Occasionally I come across a blog post saying something like this “So all my friends are having babies and I just really don’t understand why they’ve all lost themselves. I mean does having a baby mean the end of life? Of adulthood? Why do they put their kids first all the time? Why can’t they hang out with friends like they used to, drink some cocktails, GET A LIFE?”
I read a blog recently by some childless bag – wait, I didn’t mean that – I meant “blogger” who was simply appalled, aghast, offended, by the way her friends had just morphed into these pathetic adult imposters, consumed by their children, simply lifeless. I would link to it but I’m afraid you all would slaughter her with your wit and intelligence. That was not a sarcastic statement.
I’ll be honest, the first thing I wanted to do was rant like a psycho, but I’m not going to. Because I’m above that. Right?
Oh of course I’m not. I think I’ve proven that enough times.
However, in an entirely uncustomary gesture, I’m going to give people like her the benefit of the doubt and assume they aren’t simply pricks, but instead really just don’t get it.
Yeah, I know. Mother Theresa and whatnot.
So, as a sort of public service announcement to people who write things like the aforementioned, I’m going to provide some info on the topic, hoping to help them understand how their new-parent friends morphed into such despicably boring, haggard versions of their former selves.
First of all, childless people who can’t understand the degradation of your friends (NOT ALL CHILDLESS PEOPLE, OBVIOUSLY), I need to clear something up, right out of the gate: Most of the time you’re hanging out with us, WE’RE FUCKING FAKING IT. We only LOOK normal. We’re not normal. We’re losing our shit. But we don’t want you to see that because you haven’t ruined your life yet (didn’t mean that either) and probably won’t understand. You’re still living in a place where things like “dinner dates” are enjoyable, or at least have the potential to be enjoyable.
Allow me to illustrate:
You want us to “hang out with friends” more often, presumably without kids, right? Did I get that right? Okay, check this out.
We’re meeting you and your significant other for dinner. Dinner on a Friday evening at a restaurant 45-minutes away, at 7pm. That sounds, easy, RIGHT? Well yes it is.
Here’s, perhaps, your experience: Come home from work, screw around on the internet, have a glass of wine, a snack, hop in the shower, bathe yourself, get out, towel off, peruse the closet, get dressed. Have your partner get ready. Pour another class of wine, maybe chat with a friend on speakerphone while you put on make-up, do your hair, put on shoes, get in the car at 6pm so you don’t have to rush…order a cocktail when you get there. Have dinner with friends, go out for a drink after, dance a little to work off dinner. Come home around 1am, have sex, sleep til 9am or 10am. Wake up to some coffee, chat about how sad it is that your friends have all “lost themselves” after they have kids.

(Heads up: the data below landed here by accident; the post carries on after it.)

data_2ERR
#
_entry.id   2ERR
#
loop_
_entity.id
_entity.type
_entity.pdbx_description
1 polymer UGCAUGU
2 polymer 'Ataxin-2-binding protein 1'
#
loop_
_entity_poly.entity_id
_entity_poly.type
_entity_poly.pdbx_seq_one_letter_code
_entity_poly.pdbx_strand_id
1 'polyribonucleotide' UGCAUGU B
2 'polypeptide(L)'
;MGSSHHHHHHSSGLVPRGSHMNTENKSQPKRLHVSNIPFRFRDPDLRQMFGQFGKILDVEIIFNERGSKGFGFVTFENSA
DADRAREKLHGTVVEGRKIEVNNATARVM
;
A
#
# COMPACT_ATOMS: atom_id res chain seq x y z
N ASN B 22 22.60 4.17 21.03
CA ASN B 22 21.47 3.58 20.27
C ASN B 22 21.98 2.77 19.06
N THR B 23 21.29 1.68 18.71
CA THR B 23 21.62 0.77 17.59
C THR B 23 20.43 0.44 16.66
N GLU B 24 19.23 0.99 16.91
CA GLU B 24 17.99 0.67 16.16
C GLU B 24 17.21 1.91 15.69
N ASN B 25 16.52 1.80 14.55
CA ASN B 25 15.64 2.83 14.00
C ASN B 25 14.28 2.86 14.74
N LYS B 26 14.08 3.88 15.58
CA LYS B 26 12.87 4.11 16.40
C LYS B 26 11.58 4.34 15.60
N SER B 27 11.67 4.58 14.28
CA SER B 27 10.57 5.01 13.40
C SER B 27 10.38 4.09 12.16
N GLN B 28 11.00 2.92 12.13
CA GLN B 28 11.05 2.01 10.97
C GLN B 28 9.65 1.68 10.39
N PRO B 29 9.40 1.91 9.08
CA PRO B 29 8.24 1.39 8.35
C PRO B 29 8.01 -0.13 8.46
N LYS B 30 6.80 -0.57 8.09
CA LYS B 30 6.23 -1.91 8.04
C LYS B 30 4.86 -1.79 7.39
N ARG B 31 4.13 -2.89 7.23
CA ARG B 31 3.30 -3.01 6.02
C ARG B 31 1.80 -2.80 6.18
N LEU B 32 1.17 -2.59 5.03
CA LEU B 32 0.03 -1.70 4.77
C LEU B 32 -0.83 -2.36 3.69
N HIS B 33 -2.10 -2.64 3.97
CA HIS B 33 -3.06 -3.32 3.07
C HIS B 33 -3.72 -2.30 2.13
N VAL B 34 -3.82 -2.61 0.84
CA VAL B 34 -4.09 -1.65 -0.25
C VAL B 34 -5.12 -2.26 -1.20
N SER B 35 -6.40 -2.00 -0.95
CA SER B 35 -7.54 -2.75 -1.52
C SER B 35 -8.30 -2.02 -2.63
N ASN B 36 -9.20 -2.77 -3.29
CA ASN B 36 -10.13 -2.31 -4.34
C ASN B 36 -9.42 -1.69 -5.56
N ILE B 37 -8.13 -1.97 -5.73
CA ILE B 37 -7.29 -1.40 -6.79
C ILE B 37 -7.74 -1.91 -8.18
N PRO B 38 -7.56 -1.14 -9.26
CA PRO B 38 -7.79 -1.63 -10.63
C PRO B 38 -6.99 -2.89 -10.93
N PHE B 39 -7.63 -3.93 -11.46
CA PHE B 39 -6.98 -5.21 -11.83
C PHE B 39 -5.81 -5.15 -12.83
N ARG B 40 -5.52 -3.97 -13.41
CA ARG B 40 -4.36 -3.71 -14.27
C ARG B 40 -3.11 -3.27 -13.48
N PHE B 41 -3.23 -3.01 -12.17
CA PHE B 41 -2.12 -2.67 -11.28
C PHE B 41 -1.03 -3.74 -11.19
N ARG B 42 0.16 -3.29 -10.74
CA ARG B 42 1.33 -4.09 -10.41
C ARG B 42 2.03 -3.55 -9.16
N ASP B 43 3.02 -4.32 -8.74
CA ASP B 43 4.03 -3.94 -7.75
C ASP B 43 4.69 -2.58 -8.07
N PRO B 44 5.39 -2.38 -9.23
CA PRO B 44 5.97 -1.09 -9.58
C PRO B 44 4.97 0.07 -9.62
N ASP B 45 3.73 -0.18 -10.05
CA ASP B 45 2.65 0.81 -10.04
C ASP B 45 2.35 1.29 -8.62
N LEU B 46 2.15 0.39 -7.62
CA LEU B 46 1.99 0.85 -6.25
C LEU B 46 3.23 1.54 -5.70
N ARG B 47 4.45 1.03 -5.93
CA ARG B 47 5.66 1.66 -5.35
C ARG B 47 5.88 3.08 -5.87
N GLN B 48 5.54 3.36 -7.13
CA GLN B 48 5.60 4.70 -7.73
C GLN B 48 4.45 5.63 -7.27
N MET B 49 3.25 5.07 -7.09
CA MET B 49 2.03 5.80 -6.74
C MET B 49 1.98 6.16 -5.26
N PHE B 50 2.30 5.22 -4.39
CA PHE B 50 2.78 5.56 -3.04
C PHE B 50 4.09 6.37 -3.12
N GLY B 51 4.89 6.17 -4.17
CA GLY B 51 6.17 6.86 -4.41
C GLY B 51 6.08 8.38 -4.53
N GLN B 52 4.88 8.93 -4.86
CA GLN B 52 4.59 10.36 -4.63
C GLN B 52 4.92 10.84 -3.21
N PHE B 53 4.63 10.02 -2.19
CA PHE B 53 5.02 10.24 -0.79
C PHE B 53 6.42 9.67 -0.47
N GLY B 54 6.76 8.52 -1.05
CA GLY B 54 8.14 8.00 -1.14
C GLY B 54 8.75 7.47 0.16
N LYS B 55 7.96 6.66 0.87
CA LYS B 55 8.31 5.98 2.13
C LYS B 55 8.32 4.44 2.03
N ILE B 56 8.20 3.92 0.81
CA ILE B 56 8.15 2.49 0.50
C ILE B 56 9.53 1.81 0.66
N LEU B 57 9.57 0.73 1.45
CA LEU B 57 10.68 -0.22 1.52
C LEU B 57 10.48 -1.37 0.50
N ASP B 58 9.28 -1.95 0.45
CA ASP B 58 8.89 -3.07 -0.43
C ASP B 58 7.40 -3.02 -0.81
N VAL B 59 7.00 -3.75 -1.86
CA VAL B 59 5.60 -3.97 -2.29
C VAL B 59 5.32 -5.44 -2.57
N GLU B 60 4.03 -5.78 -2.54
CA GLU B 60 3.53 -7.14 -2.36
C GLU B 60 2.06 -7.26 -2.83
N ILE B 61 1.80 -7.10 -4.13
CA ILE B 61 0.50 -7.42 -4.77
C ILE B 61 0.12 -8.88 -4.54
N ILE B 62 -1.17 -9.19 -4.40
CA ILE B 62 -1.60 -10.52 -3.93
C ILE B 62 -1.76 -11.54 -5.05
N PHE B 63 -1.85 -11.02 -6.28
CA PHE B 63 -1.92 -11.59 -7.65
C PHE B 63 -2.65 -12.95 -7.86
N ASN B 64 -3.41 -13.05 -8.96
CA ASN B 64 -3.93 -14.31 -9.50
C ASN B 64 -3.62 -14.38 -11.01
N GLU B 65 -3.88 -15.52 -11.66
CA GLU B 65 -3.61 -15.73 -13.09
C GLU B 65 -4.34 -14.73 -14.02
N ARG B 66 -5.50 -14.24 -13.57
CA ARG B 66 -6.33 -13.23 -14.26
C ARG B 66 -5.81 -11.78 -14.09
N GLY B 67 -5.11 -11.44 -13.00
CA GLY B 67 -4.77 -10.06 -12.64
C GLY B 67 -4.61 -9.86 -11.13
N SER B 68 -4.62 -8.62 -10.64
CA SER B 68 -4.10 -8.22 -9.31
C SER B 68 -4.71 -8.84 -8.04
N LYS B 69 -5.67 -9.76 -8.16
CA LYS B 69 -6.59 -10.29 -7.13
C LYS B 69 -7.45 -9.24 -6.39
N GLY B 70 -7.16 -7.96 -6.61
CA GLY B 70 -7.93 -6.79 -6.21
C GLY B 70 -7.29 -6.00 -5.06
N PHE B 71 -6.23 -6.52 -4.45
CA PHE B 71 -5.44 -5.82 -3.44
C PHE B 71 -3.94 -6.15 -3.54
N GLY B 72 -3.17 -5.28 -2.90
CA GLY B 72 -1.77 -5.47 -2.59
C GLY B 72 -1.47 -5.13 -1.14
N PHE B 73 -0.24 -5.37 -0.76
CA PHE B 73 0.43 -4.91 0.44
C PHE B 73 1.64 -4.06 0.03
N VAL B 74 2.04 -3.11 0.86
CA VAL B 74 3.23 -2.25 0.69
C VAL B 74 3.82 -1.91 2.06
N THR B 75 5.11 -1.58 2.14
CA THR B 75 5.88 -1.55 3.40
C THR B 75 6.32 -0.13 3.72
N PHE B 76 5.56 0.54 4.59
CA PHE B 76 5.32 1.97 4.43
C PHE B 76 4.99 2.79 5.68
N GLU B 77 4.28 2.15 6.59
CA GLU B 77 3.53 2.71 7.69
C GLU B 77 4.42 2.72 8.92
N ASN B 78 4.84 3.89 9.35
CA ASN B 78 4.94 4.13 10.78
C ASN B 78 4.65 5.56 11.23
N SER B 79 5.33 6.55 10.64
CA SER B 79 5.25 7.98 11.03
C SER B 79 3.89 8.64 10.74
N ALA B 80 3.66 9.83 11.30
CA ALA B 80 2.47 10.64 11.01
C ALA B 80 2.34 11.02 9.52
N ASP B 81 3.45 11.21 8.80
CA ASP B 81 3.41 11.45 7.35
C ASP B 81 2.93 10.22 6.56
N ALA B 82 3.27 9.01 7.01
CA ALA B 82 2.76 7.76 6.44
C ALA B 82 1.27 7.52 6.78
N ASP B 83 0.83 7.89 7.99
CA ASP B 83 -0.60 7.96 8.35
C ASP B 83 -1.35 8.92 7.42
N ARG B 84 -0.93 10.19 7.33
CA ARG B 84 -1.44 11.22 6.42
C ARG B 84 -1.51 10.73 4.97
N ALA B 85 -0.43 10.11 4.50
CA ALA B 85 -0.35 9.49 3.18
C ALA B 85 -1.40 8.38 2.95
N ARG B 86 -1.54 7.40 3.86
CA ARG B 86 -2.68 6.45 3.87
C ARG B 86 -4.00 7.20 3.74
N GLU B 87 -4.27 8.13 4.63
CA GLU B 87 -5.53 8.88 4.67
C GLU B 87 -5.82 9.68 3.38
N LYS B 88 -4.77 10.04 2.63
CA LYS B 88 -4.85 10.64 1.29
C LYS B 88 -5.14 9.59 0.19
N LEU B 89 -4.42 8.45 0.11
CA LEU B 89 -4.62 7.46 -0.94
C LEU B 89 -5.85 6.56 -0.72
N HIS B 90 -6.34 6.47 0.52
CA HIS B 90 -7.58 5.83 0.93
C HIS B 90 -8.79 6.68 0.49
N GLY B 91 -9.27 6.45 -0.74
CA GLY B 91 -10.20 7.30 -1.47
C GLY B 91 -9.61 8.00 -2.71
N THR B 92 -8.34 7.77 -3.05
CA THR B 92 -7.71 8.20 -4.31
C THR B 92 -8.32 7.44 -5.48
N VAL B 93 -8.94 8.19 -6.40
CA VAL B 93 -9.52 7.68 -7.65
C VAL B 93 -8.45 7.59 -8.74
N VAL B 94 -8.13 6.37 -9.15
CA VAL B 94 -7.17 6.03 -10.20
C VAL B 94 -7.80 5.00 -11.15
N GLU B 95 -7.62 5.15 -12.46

That, above, is pretty much the way every evening of mine looked before I had kids (and was going out with friends).
Do you know what this little soiree looks like for us?
Here you go.
Dinner date with another couple at 7pm on a Friday at a restaurant 45 minutes away for a couple with a toddler and a baby…
Begin worrying about it approximately 5 minutes after the date is made because:
Who the fuck is going to watch the kids?
- Grandparents? Best option, but they live 30 minutes away, which will make getting to the restaurant in time impossible because there’s Friday traffic. You could leave work early but not really because you already did it twice this month for baby doctor appointments. Plus, after dinner you’ll have to drive super far and Childless Friends are probably going to want drinks after…
- Hire a babysitter? Well, at $20.00/hour, from 6pm until at least 11pm, that’s $100, which will make this evening (not including gas) at least $200. Holy SHIT!
- One of us goes and the other stays home? No, then our Childless Friends will think we’ve lost ourselves and can’t “date” anymore, and all those stupid online forums say you simply MUST “date” your husband if you want the marriage to last. DAMNITALLTOHELL.
Guess we’ll go with babysitter. Hire the babysitter.
Spend the next two weeks going about your life, completely forgetting about the dinner date because life is insane and chaotic and never stops, until that afternoon when the reminder pops up on your iPhone and you almost wet your pants in fear (shoulda done those kegels!).
Race from work to daycare, call husband fifty times to remind him of the damn dinner date because you KNOW he’s forgotten. Plus, he was up all night with the baby who’s teething so he’ll definitely not be into this. Holy shit he’s teething! OMG I’m leaving my baby when he’s teething!
I can’t do it.
Call husband to announce teething and discuss how the hell you’re going to leave an insane infant with a non-family-member. Realize your husband has no opinion on the subject. DEMAND A DIVORCE IMMEDIATELY (in your head).
Figure out on your own what to do (as always, I mean seriously): baby Tylenol. Remember you used the last of it. Remember husband was supposed to buy some yesterday.
Ask husband. Hear “I forgot.”